Remember how I said it was important to pay attention to the grain-line? Well, this is where you need to know what direction that is going in or you could end up cutting your pattern in the wrong direction. Generally, the grain-line you are going to want to follow runs parallel to the selvage of the fabric. The selvage is the outermost edge of the fabric. In the picture above, it is the cream colored line running along the printed edge of the fabric.
For the playdate outfit, I traced the pants pattern pieces at the full length, but because I wanted to use the cuff piece, I folded the bottom up to the dotted line in order to achieve the shorter length.
I always cut my patterns out with my rotary cutter because that’s what works for me. But like I said before, if you prefer to pin your pattern pieces and cut them out with scissors, go for it!
I like to mark my back pattern pieces with a safety pin. This is just what works for me. You could also use a water-soluble fabric marking pen and make an little “X”. I just find the safety pins easy to see so I know what piece is what – the front and back of pants can be a little confusing.
Once you have traced and cut all of your pattern pieces, you will need to store them. I like to store a lot of my patterns in large zip-lock bags. I place the pieces folded 2-3 times with the pattern cover and instructions all together.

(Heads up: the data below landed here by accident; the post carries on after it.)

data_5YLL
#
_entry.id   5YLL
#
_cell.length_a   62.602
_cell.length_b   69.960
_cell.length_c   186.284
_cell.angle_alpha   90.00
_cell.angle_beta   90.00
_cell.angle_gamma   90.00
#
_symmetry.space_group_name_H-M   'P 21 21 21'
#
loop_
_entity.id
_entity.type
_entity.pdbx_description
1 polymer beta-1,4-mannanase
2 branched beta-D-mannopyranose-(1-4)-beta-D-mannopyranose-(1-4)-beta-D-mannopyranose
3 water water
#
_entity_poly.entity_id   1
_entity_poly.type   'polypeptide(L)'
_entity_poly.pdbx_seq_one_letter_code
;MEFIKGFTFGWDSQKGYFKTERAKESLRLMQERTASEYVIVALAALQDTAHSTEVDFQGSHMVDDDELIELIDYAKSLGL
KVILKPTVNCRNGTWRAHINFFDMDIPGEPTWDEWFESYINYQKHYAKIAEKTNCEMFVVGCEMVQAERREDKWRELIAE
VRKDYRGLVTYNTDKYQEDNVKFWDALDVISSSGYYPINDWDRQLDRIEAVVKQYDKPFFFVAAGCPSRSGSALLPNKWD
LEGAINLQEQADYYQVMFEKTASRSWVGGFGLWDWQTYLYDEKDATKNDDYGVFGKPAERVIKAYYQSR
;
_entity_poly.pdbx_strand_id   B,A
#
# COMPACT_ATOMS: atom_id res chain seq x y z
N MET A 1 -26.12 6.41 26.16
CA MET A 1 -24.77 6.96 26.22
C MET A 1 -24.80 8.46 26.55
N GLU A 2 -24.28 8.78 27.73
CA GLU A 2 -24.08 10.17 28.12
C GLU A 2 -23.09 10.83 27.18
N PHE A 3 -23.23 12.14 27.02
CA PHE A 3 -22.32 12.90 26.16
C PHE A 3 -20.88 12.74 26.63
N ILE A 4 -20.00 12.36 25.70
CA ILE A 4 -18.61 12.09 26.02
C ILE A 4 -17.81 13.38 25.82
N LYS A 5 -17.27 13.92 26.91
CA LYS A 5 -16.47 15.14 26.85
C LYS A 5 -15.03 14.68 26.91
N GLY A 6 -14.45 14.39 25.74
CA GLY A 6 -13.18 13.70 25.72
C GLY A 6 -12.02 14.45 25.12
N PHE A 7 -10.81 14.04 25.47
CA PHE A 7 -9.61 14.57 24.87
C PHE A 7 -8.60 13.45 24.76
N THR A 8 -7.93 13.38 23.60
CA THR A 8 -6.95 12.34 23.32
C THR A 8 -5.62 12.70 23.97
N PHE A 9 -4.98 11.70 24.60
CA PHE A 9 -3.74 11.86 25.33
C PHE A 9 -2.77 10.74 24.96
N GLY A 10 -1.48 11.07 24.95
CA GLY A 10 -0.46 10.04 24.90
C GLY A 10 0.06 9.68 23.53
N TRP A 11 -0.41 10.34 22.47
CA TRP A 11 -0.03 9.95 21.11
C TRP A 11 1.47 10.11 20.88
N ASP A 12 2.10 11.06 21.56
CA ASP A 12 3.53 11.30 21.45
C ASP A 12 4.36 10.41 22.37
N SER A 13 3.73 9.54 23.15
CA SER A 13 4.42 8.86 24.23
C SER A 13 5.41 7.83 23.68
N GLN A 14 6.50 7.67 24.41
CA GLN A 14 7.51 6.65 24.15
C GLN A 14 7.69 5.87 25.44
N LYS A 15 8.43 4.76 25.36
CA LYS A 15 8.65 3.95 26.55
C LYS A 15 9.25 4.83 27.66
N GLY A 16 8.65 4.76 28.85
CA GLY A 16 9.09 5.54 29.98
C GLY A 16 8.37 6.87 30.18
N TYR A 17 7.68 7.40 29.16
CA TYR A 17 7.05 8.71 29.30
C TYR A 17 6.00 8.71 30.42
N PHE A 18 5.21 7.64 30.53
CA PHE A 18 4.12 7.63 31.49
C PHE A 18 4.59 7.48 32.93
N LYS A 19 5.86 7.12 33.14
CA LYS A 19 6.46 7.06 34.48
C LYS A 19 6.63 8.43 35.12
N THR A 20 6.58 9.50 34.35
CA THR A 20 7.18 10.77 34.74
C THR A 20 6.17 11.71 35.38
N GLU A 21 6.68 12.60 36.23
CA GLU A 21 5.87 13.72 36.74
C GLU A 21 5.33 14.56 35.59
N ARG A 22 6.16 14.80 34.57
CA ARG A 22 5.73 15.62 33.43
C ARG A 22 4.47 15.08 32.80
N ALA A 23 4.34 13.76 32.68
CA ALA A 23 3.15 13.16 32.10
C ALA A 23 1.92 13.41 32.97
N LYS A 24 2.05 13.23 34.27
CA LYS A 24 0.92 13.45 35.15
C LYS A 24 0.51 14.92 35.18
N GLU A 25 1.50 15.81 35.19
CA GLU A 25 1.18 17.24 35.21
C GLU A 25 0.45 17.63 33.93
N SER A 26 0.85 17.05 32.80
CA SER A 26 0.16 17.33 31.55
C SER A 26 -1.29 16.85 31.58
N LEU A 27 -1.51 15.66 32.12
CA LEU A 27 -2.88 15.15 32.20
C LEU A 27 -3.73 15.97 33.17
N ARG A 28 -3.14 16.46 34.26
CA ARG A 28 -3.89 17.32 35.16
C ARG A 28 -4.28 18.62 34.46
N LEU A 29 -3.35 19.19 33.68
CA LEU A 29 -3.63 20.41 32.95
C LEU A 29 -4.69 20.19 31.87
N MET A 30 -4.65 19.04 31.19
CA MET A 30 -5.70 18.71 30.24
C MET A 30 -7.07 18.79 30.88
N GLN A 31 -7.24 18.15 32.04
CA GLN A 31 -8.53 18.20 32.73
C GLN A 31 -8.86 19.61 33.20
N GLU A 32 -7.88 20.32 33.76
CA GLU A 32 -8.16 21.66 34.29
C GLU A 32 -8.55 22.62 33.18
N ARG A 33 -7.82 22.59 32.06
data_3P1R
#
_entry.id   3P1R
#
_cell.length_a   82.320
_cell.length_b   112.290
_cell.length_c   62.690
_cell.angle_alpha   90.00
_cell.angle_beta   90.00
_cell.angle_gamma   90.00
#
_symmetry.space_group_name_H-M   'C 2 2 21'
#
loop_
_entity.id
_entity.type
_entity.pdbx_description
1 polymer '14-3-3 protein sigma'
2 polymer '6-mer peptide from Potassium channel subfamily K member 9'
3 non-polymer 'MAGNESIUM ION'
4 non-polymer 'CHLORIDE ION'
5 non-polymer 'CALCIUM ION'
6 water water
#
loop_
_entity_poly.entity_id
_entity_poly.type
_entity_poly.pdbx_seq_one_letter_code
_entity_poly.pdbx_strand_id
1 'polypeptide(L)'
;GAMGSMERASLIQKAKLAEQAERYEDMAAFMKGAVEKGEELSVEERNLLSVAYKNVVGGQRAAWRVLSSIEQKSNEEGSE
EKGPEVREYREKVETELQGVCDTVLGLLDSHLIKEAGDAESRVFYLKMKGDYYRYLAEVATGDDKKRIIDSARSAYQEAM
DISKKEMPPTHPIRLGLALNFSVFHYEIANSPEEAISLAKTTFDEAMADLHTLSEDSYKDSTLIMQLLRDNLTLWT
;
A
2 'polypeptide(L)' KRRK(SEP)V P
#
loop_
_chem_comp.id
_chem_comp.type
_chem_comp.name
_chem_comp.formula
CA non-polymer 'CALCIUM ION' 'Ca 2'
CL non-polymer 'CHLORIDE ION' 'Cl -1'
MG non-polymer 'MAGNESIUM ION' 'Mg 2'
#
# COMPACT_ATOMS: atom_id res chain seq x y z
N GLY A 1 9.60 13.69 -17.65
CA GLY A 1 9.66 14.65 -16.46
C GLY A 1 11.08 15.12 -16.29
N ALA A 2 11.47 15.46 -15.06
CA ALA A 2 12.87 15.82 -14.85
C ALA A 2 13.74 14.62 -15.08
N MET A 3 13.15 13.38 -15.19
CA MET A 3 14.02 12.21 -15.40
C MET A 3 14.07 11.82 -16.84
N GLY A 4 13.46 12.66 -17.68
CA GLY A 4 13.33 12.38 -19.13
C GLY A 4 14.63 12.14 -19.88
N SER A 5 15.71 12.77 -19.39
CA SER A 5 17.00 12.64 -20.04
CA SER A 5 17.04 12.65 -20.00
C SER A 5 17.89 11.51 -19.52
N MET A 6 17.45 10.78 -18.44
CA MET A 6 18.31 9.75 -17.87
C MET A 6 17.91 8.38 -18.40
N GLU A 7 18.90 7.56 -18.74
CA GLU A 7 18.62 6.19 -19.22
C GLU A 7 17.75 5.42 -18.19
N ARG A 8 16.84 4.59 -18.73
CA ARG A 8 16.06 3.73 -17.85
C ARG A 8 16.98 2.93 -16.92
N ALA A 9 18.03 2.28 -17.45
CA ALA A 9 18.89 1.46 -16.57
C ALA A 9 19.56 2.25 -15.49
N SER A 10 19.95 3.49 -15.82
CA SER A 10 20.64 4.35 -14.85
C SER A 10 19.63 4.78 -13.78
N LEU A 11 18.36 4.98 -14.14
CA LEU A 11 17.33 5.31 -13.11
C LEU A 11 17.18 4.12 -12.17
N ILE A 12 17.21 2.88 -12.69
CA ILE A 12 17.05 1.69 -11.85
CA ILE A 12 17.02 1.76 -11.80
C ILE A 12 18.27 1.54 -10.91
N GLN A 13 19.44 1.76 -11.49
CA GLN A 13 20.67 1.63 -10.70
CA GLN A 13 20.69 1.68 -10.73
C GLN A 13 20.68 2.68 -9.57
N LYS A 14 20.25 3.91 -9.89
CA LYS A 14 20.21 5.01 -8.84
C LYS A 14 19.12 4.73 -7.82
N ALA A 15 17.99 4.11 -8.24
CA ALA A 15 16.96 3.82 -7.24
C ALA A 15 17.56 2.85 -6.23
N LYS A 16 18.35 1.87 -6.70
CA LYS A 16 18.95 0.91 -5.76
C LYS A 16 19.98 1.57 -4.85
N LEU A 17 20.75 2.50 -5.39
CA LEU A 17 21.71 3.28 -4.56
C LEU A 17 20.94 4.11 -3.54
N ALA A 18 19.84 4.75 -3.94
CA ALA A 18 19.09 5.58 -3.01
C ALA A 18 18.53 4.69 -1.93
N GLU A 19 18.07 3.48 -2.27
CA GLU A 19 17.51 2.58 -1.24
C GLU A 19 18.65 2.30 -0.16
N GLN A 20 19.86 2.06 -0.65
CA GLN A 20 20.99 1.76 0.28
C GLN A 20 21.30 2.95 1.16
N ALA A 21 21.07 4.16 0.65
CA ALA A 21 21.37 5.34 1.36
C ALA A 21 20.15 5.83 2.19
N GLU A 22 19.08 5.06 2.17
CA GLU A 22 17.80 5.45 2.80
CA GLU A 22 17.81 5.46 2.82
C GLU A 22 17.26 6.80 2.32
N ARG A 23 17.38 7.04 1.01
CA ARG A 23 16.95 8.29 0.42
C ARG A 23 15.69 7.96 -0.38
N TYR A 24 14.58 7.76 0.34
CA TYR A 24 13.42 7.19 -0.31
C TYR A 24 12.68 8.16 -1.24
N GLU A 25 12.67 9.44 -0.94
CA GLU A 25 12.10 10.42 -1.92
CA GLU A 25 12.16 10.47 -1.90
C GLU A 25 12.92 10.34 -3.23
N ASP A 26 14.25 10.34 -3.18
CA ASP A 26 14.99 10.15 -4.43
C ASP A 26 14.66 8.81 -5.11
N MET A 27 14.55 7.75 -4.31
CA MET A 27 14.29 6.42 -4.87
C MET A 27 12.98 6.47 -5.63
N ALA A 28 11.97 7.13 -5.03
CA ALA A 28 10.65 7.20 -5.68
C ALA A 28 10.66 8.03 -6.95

Then I punch a hole in the top of the bag and slide them onto hangers. I find I can get 3-4 patterns per hanger (depending on how many sizes I’ve traced). Then these can be hung on a garment rack or in a closet for later use.
When I am designing my own patterns and need to be very careful about folds in the patterns, these pattern hooks come in handy. You can punch a hole in each pattern piece, slide them onto the hook and hand them up without ever having to put a single fold in the pattern. These can be purchased online from various design supply companies.
Ok, so now we’ve finally gotten started – woohoo!
The goals for today are the following:
1. Gather your tools.
2. Trace your pattern in the size you will be making.
3. Determine the amount of fabric you need for your garment.
4. Cut out your pattern.
5. Press all the fabric pattern pieces after cutting to get ready for sewing tomorrow!
I can’t emphasize enough how important cutting is when it comes to using patterns. If you don’t cut properly, I can almost guarantee your garment is not going to turn out just the way you wanted. The fit will be off, seams won’t line up. So it’s important to go slowly and take the time to really do each step correctly. Trust me, if you are going to spend a week sewing a garment, you are going to want it to turn out just right!!
Generally I like to respond to your comments via email, but since we are all sewing along together, I will be responding to everyone in the comments section so we can all see the responses. Feel free to ask any questions, give any tips and tricks you might have, or simply just talk about what you’ve learned. Anything goes……….